Will­cox ex­plains fi­nal de­ci­sion on Chi­na­town

Whitsunday Times - - FRONT PAGE - By Sharon Small­wood

IS HE a hero or did he make the wrong call?

The com­mu­nity is di­vided on the Whit­sun­day Re­gional Coun­cil de­ci­sion not to al­low a fur­ther ex­ten­sion for Air­lie’s Chi­na­town – a de­ci­sion An­drew Will­cox in­flu­enced with his cast­ing vote.

The Deputy Mayor, who’s presided over all coun­cil meet­ings about the de­vel­op­ment due to Mayor Jen­nifer Whit­ney’s “per­ceived” con­flict of in­ter­est, said peo­ple needed to “stay fo- cused on the fact I haven’t let the side down here”.

“I wasn’t in breach of the con­tract, coun­cil wasn’t in breach of the con­tract, the de­vel­oper was. And if he’d stuck to the terms of the con­tract we wouldn’t be hav­ing this con­ver­sa­tion – it’s re­ally that sim­ple,” he said.

The set­tle­ment of the land at Water­son Way has been on­go­ing since mid-2015.

At a meet­ing in Bowen on Jan­uary 27, coun­cil­lors ex­pressed their frus­tra­tions over the time taken to date, but said for the sake of a po­ten­tial $300 mil­lion over­all in­vest­ment they were pre­pared to give it an­other week.

All coun­cil­lors were then emailed by WCI rep­re­sen­ta­tive Peter “Ray­mond” Wang, ask­ing for a fur­ther ex­ten­sion un­til Fe­bru­ary 17. Mr Wang cited dif­fi­culty do­ing busi­ness dur­ing Chi­nese New Year and also raised his long-run­ning strug­gle over coun­cil’s re­quire­ment for a bank guar­an­tee – not stan­dard prac­tice with the sale of coun­cil land and dif­fi­cult for his in­vestors to un­der­stand.

At a spe­cial meet­ing called for Fe­bru­ary 3, three coun­cil­lors – John Collins, John Atkin­son and Jan Clifford, were pre­pared to wait two more weeks, but Cr Will­cox said enough was enough and used his cast­ing vote to break the 3-3 dead­lock. The fall­out was im­me­di­ate, with for­mer State Deputy Premier Jim El­der, call­ing it “one of the dumb­est de­ci­sions I’ve ever seen from a coun­cil”.

Mr El­der, who has in the past fa­cil­i­tated on be­half of Mr Wang in his role with Whit­sun­days Mar­ket­ing and De­vel­op­ment Lim­ited as both a for­mer chair­man and now di­rec­tor, said the sad­dest thing about the de­ci­sion was “growth and jobs gone”. “Th­ese types of projects are sought af­ter up and down the Queens­land coast and Mackay Coun­cil have al­ready shown in­ter­est,” he said.

“How many $300 mil­lion de­vel­op­ments come along that you can af­ford to treat with con­tempt?

“This de­vel­op­ment has of course been more chal­leng­ing be­cause it’s an over­seas de­vel­oper – Chi­nese in this in­stance (and) there are sig­nif­i­cant cul­tural is­sues to man­age, lan­guage bar­ri­ers to deal with (and) mis­un­der­stand­ings that re­sult.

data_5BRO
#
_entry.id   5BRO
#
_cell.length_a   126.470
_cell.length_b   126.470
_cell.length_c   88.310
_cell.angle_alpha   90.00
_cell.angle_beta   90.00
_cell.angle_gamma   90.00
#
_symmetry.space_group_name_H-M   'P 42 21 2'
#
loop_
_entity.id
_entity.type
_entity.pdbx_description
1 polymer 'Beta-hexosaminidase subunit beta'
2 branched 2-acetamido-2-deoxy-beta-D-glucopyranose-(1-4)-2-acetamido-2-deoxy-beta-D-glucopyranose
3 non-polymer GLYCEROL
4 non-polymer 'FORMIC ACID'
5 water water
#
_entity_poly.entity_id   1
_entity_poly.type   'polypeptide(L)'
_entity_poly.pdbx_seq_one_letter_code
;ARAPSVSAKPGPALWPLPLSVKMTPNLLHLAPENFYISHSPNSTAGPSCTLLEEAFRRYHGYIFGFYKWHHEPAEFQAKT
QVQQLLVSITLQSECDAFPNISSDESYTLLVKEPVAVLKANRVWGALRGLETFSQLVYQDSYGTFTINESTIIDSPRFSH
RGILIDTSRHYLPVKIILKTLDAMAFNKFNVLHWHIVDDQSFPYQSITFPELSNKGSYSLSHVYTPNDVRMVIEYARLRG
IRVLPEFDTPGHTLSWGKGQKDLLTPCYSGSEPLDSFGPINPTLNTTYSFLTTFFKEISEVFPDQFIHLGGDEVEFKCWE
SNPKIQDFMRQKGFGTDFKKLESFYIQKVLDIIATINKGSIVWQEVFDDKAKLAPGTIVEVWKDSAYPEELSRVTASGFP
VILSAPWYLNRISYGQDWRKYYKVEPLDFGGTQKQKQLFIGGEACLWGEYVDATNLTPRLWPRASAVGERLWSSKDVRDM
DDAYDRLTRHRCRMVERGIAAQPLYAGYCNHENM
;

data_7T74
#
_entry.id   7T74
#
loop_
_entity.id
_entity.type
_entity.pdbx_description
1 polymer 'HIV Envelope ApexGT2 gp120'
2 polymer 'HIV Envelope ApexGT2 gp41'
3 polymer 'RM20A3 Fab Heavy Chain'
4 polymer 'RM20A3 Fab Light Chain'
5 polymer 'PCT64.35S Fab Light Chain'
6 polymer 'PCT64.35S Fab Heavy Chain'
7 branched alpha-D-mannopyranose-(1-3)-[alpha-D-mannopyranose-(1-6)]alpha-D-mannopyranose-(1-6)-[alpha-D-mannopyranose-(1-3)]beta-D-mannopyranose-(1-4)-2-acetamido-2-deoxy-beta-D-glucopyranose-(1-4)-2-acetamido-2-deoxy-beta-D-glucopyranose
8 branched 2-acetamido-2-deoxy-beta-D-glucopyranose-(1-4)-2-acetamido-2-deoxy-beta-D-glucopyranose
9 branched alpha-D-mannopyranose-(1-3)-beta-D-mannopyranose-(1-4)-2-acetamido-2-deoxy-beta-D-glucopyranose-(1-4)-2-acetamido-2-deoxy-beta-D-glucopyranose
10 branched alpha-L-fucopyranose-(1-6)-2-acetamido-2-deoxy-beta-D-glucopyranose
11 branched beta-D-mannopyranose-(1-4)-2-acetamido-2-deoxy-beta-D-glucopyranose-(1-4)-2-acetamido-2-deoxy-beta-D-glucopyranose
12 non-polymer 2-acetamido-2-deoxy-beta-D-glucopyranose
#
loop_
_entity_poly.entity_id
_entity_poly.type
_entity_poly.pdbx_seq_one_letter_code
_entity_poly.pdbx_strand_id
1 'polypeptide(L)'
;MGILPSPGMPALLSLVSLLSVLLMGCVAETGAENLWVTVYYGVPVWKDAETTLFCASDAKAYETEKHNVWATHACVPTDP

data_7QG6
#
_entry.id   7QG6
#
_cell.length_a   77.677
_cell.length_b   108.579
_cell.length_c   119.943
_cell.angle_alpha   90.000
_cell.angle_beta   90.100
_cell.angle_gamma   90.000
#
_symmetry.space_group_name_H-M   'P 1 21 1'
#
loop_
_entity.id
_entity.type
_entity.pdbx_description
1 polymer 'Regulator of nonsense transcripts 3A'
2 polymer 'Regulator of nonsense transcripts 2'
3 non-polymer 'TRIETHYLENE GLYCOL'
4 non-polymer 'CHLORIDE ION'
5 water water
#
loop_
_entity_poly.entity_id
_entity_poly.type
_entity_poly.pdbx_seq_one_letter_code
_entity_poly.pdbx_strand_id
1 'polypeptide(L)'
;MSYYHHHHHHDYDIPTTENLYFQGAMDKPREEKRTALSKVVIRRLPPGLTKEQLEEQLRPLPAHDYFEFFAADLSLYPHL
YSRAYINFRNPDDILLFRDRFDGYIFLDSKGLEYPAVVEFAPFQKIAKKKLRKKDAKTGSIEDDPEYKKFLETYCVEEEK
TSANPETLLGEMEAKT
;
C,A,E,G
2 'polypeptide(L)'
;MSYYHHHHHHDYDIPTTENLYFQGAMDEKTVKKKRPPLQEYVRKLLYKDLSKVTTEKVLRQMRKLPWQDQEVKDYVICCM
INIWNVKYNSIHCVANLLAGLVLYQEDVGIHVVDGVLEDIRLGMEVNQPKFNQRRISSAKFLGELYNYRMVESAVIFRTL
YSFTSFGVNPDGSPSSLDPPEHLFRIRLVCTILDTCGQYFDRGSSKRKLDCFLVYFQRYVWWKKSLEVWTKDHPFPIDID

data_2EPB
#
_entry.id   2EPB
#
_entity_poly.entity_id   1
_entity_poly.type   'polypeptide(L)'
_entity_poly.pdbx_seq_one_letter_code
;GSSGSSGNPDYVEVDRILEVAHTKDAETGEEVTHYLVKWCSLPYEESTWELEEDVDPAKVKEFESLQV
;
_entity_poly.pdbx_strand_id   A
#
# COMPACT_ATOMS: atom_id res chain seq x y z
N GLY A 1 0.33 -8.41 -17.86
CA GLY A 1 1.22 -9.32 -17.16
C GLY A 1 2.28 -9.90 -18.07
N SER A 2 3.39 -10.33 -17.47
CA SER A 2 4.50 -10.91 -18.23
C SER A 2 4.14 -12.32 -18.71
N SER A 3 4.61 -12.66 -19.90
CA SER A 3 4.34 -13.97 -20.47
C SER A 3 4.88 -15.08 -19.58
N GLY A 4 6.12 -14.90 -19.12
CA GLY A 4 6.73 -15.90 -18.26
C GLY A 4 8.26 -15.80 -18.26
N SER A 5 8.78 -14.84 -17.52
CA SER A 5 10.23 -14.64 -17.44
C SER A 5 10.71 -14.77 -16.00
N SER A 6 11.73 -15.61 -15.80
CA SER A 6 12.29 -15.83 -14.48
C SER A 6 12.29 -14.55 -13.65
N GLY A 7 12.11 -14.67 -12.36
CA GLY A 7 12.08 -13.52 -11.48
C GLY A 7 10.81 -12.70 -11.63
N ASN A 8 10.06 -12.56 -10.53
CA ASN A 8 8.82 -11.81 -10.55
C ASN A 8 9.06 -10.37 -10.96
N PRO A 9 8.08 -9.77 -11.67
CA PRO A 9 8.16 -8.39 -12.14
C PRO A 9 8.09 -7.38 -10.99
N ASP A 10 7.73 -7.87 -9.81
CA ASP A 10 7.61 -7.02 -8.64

“But th­ese coun­cil­lors were elected to help fa­cil­i­tate not ob­struct, to cre­ate em­ploy­ment not sti­fle it, build op­por­tu­nity not tear it down. Yes it’s tough but make it hap­pen oth­er­wise just get out of the road.”

This week Cr Will­cox was quick to re­spond say­ing he had grave con­cerns, “when if, af­ter seven months you can’t come up with $3.5 mil­lion, how are you go­ing to fund a $300 mil­lion de­vel­op­ment?”

“On a num­ber line, those num­bers are a fair bit apart – so is the $300 mil­lion there? Is it real? Was it ever real? I don’t know. All I know is there was a breach of con­tract so it didn’t hap­pen,” he said.

Speak­ing on the is­sues of cul­tural and lan­guage bar­ri­ers Cr Will­cox was adamant coun­cil had af­forded WCI ev­ery pos­si­ble cour­tesy, in fact bor­der­ing on set­ting un­sus­tain­able prece­dents “that writ­ten con­tracts don’t mean any­thing”.

While Mr El­der said he didn’t know of any other de­vel­oper in the his­tory of the Whit­sun­days who’d en­dured the “im­ped­i­ment” of a bank guar­an­tee, Cr Will­cox said it was writ­ten into the con­tract for who­ever bought the land, to en­sure it would be de­vel­oped and not just “land­banked”.

He also de­nied that with an elec­tion com­ing up pol­i­tics had come into play, say­ing “if this con­tract had set­tled when it was sup­posed to we would have been far away from the elec­tion”.

And he stood by his de­ci­sion of last week.

“Have you ever heard of the straw that broke the camel’s back?” he asked.

“That week I was pre­pared to give, on top of the seven months we’ve al­ready given, but an­other two weeks af­ter that - it’s time then to put this back out to the mar­ket. There may be some other peo­ple there who are ready to rock and roll on this – there may not.”

Mark Beale who is pres­i­dent of the Whit­sun­day branch of Mr Wang’s China Aus­tralia En­trepreneurs As­so­ci­a­tion said the CAEAI didn’t want to make com­ment un­til hav­ing spo­ken fur­ther to Mr Wang, other than to say, “he’s been ap­proached by other peo­ple to do the de­vel­op­ment in their area and on their prop­er­ties and he’s con­sid­er­ing those op­tions. We don’t know what de­ci­sion he will make”.

ON SITE: Whit­sun­day Re­gional Coun­cil Deputy Mayor An­drew Will­cox stand­ing be­side the block of land on Water­son Way he says he would love to see de­vel­oped for the com­mu­nity, and which was for­merly ear­marked for an Air­lie Beach Chi­na­town.

ON RECORD: Chi­na­town has been a long run­ning is­sue for the com­mu­nity, many of whom are con­cerned about what will hap­pen next.

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